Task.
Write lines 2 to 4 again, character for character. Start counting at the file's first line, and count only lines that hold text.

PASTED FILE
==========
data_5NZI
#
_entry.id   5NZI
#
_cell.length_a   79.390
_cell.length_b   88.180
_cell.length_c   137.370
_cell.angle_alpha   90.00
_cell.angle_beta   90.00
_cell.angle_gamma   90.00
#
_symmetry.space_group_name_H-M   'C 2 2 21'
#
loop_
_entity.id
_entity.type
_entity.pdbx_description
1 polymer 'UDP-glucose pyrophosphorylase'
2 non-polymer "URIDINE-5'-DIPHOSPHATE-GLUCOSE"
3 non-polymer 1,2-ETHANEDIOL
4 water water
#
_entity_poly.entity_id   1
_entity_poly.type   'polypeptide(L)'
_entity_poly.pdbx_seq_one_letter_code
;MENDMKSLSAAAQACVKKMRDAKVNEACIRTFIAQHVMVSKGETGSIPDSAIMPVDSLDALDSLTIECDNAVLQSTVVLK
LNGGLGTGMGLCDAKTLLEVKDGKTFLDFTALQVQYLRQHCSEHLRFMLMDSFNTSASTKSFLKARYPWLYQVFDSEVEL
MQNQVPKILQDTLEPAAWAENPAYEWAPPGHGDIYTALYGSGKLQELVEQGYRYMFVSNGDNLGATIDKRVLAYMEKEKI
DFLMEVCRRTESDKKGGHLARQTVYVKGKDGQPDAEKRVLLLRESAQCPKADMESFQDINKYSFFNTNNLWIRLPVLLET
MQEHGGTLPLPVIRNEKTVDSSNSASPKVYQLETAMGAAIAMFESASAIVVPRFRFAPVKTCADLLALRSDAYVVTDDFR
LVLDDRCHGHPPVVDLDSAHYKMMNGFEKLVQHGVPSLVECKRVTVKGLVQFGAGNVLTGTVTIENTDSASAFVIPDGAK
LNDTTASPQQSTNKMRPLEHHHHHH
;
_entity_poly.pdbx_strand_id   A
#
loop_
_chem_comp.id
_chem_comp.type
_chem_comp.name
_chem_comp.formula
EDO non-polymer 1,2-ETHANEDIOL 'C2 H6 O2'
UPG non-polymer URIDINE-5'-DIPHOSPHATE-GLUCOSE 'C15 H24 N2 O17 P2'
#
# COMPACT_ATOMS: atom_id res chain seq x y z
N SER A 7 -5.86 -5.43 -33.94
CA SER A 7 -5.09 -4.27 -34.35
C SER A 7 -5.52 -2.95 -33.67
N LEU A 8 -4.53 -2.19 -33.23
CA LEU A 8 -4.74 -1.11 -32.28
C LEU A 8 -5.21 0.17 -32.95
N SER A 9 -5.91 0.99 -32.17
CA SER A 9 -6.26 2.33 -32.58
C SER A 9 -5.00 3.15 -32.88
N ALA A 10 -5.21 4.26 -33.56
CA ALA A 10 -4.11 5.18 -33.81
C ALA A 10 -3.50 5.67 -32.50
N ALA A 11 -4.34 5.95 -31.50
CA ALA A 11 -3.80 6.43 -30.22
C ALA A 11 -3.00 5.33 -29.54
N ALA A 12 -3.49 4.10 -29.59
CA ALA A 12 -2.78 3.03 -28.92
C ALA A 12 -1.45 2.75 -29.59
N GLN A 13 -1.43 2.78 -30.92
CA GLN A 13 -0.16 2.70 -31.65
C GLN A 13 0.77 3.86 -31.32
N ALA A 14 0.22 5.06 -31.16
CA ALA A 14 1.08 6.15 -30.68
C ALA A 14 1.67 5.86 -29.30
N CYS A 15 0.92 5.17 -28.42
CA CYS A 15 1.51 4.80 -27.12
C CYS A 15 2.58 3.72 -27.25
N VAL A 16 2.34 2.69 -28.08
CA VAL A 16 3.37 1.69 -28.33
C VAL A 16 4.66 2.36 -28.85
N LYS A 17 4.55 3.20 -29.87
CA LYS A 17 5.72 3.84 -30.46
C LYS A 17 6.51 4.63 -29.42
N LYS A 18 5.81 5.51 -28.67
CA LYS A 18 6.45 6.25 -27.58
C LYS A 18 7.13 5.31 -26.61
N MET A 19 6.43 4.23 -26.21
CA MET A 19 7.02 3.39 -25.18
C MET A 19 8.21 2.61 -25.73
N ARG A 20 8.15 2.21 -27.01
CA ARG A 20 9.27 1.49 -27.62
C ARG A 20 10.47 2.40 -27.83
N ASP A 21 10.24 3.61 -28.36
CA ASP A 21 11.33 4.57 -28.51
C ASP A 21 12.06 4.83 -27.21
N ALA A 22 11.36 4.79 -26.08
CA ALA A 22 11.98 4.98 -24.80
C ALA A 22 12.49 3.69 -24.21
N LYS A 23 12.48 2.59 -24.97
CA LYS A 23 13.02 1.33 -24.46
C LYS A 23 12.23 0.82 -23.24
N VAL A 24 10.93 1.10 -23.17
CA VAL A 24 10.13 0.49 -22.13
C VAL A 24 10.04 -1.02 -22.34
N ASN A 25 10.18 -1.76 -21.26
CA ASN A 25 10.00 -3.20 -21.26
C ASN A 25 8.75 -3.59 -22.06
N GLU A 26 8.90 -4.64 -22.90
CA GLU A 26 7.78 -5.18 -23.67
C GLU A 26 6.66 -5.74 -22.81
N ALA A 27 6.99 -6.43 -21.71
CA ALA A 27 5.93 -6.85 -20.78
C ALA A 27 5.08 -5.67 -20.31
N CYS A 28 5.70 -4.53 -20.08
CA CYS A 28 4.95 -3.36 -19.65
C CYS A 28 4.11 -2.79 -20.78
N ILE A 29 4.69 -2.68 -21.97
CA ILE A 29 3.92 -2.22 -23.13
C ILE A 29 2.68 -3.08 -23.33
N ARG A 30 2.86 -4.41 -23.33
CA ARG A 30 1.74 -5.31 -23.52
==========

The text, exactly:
#
_entry.id   5NZI
#